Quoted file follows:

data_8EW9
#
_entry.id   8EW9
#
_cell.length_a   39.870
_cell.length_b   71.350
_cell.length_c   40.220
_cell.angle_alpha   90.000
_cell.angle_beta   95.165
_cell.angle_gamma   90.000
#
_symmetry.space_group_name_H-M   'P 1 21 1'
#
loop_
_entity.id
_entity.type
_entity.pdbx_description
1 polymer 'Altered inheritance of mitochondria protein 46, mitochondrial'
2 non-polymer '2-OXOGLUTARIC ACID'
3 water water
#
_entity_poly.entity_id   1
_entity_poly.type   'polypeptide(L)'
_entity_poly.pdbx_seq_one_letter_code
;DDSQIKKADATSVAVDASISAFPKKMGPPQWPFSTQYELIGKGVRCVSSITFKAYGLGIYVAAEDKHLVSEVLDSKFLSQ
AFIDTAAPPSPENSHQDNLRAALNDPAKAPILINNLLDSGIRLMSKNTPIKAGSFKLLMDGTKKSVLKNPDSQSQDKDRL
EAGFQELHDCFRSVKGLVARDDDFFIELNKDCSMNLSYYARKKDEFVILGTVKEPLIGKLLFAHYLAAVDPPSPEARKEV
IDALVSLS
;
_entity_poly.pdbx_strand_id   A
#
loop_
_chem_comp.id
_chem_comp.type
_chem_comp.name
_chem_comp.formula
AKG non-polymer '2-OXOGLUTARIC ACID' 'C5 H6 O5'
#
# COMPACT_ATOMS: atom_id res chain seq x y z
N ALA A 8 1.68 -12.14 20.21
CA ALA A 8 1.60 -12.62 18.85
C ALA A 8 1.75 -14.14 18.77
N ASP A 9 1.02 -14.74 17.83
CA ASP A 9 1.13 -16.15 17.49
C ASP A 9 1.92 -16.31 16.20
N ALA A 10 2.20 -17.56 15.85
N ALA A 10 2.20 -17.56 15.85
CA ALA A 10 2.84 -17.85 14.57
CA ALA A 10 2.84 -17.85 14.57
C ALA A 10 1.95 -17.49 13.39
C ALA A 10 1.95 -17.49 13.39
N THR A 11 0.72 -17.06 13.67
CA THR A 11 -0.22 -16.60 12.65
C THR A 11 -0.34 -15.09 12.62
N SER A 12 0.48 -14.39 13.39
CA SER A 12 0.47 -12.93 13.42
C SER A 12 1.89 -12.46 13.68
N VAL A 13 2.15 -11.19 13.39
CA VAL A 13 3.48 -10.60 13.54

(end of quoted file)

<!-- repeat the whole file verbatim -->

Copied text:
data_8EW9
#
_entry.id   8EW9
#
_cell.length_a   39.870
_cell.length_b   71.350
_cell.length_c   40.220
_cell.angle_alpha   90.000
_cell.angle_beta   95.165
_cell.angle_gamma   90.000
#
_symmetry.space_group_name_H-M   'P 1 21 1'
#
loop_
_entity.id
_entity.type
_entity.pdbx_description
1 polymer 'Altered inheritance of mitochondria protein 46, mitochondrial'
2 non-polymer '2-OXOGLUTARIC ACID'
3 water water
#
_entity_poly.entity_id   1
_entity_poly.type   'polypeptide(L)'
_entity_poly.pdbx_seq_one_letter_code
;DDSQIKKADATSVAVDASISAFPKKMGPPQWPFSTQYELIGKGVRCVSSITFKAYGLGIYVAAEDKHLVSEVLDSKFLSQ
AFIDTAAPPSPENSHQDNLRAALNDPAKAPILINNLLDSGIRLMSKNTPIKAGSFKLLMDGTKKSVLKNPDSQSQDKDRL
EAGFQELHDCFRSVKGLVARDDDFFIELNKDCSMNLSYYARKKDEFVILGTVKEPLIGKLLFAHYLAAVDPPSPEARKEV
IDALVSLS
;
_entity_poly.pdbx_strand_id   A
#
loop_
_chem_comp.id
_chem_comp.type
_chem_comp.name
_chem_comp.formula
AKG non-polymer '2-OXOGLUTARIC ACID' 'C5 H6 O5'
#
# COMPACT_ATOMS: atom_id res chain seq x y z
N ALA A 8 1.68 -12.14 20.21
CA ALA A 8 1.60 -12.62 18.85
C ALA A 8 1.75 -14.14 18.77
N ASP A 9 1.02 -14.74 17.83
CA ASP A 9 1.13 -16.15 17.49
C ASP A 9 1.92 -16.31 16.20
N ALA A 10 2.20 -17.56 15.85
N ALA A 10 2.20 -17.56 15.85
CA ALA A 10 2.84 -17.85 14.57
CA ALA A 10 2.84 -17.85 14.57
C ALA A 10 1.95 -17.49 13.39
C ALA A 10 1.95 -17.49 13.39
N THR A 11 0.72 -17.06 13.67
CA THR A 11 -0.22 -16.60 12.65
C THR A 11 -0.34 -15.09 12.62
N SER A 12 0.48 -14.39 13.39
CA SER A 12 0.47 -12.93 13.42
C SER A 12 1.89 -12.46 13.68
N VAL A 13 2.15 -11.19 13.39
CA VAL A 13 3.48 -10.60 13.54